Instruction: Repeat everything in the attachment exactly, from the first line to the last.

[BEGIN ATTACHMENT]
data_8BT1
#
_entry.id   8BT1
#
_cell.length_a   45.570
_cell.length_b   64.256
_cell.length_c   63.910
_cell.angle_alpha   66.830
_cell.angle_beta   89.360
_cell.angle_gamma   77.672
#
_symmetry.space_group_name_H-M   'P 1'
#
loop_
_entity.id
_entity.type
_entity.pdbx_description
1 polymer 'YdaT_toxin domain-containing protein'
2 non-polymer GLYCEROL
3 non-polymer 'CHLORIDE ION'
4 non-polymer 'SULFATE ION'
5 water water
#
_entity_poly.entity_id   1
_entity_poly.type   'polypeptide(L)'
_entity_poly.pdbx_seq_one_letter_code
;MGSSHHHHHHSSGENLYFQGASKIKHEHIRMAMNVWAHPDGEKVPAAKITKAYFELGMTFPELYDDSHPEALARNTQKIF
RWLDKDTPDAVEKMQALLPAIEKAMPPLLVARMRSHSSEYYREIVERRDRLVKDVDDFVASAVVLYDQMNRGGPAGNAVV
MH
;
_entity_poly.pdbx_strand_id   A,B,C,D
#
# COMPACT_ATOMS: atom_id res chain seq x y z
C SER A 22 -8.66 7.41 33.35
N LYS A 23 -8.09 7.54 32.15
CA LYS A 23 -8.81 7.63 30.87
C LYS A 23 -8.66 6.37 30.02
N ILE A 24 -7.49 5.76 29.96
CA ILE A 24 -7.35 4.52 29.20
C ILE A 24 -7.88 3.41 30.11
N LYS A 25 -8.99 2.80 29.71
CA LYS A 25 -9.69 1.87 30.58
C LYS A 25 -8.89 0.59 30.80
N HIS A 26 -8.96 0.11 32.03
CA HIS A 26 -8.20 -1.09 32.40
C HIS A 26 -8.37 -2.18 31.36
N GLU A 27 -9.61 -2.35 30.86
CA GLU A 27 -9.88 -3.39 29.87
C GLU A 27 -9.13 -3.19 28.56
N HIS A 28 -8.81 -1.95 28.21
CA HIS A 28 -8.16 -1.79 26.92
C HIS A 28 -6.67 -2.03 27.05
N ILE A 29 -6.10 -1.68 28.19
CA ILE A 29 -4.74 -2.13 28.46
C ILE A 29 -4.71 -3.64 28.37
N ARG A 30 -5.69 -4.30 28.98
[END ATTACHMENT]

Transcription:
data_8BT1
#
_entry.id   8BT1
#
_cell.length_a   45.570
_cell.length_b   64.256
_cell.length_c   63.910
_cell.angle_alpha   66.830
_cell.angle_beta   89.360
_cell.angle_gamma   77.672
#
_symmetry.space_group_name_H-M   'P 1'
#
loop_
_entity.id
_entity.type
_entity.pdbx_description
1 polymer 'YdaT_toxin domain-containing protein'
2 non-polymer GLYCEROL
3 non-polymer 'CHLORIDE ION'
4 non-polymer 'SULFATE ION'
5 water water
#
_entity_poly.entity_id   1
_entity_poly.type   'polypeptide(L)'
_entity_poly.pdbx_seq_one_letter_code
;MGSSHHHHHHSSGENLYFQGASKIKHEHIRMAMNVWAHPDGEKVPAAKITKAYFELGMTFPELYDDSHPEALARNTQKIF
RWLDKDTPDAVEKMQALLPAIEKAMPPLLVARMRSHSSEYYREIVERRDRLVKDVDDFVASAVVLYDQMNRGGPAGNAVV
MH
;
_entity_poly.pdbx_strand_id   A,B,C,D
#
# COMPACT_ATOMS: atom_id res chain seq x y z
C SER A 22 -8.66 7.41 33.35
N LYS A 23 -8.09 7.54 32.15
CA LYS A 23 -8.81 7.63 30.87
C LYS A 23 -8.66 6.37 30.02
N ILE A 24 -7.49 5.76 29.96
CA ILE A 24 -7.35 4.52 29.20
C ILE A 24 -7.88 3.41 30.11
N LYS A 25 -8.99 2.80 29.71
CA LYS A 25 -9.69 1.87 30.58
C LYS A 25 -8.89 0.59 30.80
N HIS A 26 -8.96 0.11 32.03
CA HIS A 26 -8.20 -1.09 32.40
C HIS A 26 -8.37 -2.18 31.36
N GLU A 27 -9.61 -2.35 30.86
CA GLU A 27 -9.88 -3.39 29.87
C GLU A 27 -9.13 -3.19 28.56
N HIS A 28 -8.81 -1.95 28.21
CA HIS A 28 -8.16 -1.79 26.92
C HIS A 28 -6.67 -2.03 27.05
N ILE A 29 -6.10 -1.68 28.19
CA ILE A 29 -4.74 -2.13 28.46
C ILE A 29 -4.71 -3.64 28.37
N ARG A 30 -5.69 -4.30 28.98